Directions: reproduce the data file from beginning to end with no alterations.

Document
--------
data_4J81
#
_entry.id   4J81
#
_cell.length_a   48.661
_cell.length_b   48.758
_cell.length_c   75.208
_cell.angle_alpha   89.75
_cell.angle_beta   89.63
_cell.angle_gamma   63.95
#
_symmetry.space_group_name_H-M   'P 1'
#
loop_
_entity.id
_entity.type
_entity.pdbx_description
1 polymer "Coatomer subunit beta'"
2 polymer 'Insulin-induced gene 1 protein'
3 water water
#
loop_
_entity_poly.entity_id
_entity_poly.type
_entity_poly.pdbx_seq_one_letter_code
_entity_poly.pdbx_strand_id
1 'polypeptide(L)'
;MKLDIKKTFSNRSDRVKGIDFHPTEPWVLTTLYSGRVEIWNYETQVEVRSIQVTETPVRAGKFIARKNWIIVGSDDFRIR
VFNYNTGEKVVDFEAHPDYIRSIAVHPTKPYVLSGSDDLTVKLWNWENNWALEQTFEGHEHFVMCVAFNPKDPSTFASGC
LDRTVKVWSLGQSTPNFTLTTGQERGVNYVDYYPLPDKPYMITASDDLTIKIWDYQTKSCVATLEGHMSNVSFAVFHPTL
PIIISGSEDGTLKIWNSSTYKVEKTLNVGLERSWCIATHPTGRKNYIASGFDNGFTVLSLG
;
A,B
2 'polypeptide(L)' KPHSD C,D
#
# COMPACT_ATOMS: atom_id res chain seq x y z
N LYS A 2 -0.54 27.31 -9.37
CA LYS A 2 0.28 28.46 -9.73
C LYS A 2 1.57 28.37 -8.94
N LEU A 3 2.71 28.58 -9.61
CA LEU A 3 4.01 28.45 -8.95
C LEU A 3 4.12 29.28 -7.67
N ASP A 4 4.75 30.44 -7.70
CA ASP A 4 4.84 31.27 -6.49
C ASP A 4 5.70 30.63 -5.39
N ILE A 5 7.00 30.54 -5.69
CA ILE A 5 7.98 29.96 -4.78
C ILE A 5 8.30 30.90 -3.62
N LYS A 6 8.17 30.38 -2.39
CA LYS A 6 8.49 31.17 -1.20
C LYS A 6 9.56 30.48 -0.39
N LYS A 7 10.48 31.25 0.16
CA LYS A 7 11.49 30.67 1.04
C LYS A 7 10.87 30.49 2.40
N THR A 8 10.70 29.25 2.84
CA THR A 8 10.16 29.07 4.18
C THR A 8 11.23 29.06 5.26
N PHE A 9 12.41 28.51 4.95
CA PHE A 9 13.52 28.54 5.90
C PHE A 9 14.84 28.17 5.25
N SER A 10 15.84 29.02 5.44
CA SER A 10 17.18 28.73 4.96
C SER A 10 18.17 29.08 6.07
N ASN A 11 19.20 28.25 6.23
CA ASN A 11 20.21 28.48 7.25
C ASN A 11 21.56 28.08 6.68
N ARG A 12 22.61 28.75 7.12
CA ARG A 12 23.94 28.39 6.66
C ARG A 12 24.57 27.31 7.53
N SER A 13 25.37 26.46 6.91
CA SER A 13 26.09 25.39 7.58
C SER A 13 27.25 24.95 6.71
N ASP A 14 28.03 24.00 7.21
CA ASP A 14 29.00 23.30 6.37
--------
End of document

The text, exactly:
data_4J81
#
_entry.id   4J81
#
_cell.length_a   48.661
_cell.length_b   48.758
_cell.length_c   75.208
_cell.angle_alpha   89.75
_cell.angle_beta   89.63
_cell.angle_gamma   63.95
#
_symmetry.space_group_name_H-M   'P 1'
#
loop_
_entity.id
_entity.type
_entity.pdbx_description
1 polymer "Coatomer subunit beta'"
2 polymer 'Insulin-induced gene 1 protein'
3 water water
#
loop_
_entity_poly.entity_id
_entity_poly.type
_entity_poly.pdbx_seq_one_letter_code
_entity_poly.pdbx_strand_id
1 'polypeptide(L)'
;MKLDIKKTFSNRSDRVKGIDFHPTEPWVLTTLYSGRVEIWNYETQVEVRSIQVTETPVRAGKFIARKNWIIVGSDDFRIR
VFNYNTGEKVVDFEAHPDYIRSIAVHPTKPYVLSGSDDLTVKLWNWENNWALEQTFEGHEHFVMCVAFNPKDPSTFASGC
LDRTVKVWSLGQSTPNFTLTTGQERGVNYVDYYPLPDKPYMITASDDLTIKIWDYQTKSCVATLEGHMSNVSFAVFHPTL
PIIISGSEDGTLKIWNSSTYKVEKTLNVGLERSWCIATHPTGRKNYIASGFDNGFTVLSLG
;
A,B
2 'polypeptide(L)' KPHSD C,D
#
# COMPACT_ATOMS: atom_id res chain seq x y z
N LYS A 2 -0.54 27.31 -9.37
CA LYS A 2 0.28 28.46 -9.73
C LYS A 2 1.57 28.37 -8.94
N LEU A 3 2.71 28.58 -9.61
CA LEU A 3 4.01 28.45 -8.95
C LEU A 3 4.12 29.28 -7.67
N ASP A 4 4.75 30.44 -7.70
CA ASP A 4 4.84 31.27 -6.49
C ASP A 4 5.70 30.63 -5.39
N ILE A 5 7.00 30.54 -5.69
CA ILE A 5 7.98 29.96 -4.78
C ILE A 5 8.30 30.90 -3.62
N LYS A 6 8.17 30.38 -2.39
CA LYS A 6 8.49 31.17 -1.20
C LYS A 6 9.56 30.48 -0.39
N LYS A 7 10.48 31.25 0.16
CA LYS A 7 11.49 30.67 1.04
C LYS A 7 10.87 30.49 2.40
N THR A 8 10.70 29.25 2.84
CA THR A 8 10.16 29.07 4.18
C THR A 8 11.23 29.06 5.26
N PHE A 9 12.41 28.51 4.95
CA PHE A 9 13.52 28.54 5.90
C PHE A 9 14.84 28.17 5.25
N SER A 10 15.84 29.02 5.44
CA SER A 10 17.18 28.73 4.96
C SER A 10 18.17 29.08 6.07
N ASN A 11 19.20 28.25 6.23
CA ASN A 11 20.21 28.48 7.25
C ASN A 11 21.56 28.08 6.68
N ARG A 12 22.61 28.75 7.12
CA ARG A 12 23.94 28.39 6.66
C ARG A 12 24.57 27.31 7.53
N SER A 13 25.37 26.46 6.91
CA SER A 13 26.09 25.39 7.58
C SER A 13 27.25 24.95 6.71
N ASP A 14 28.03 24.00 7.21
CA ASP A 14 29.00 23.30 6.37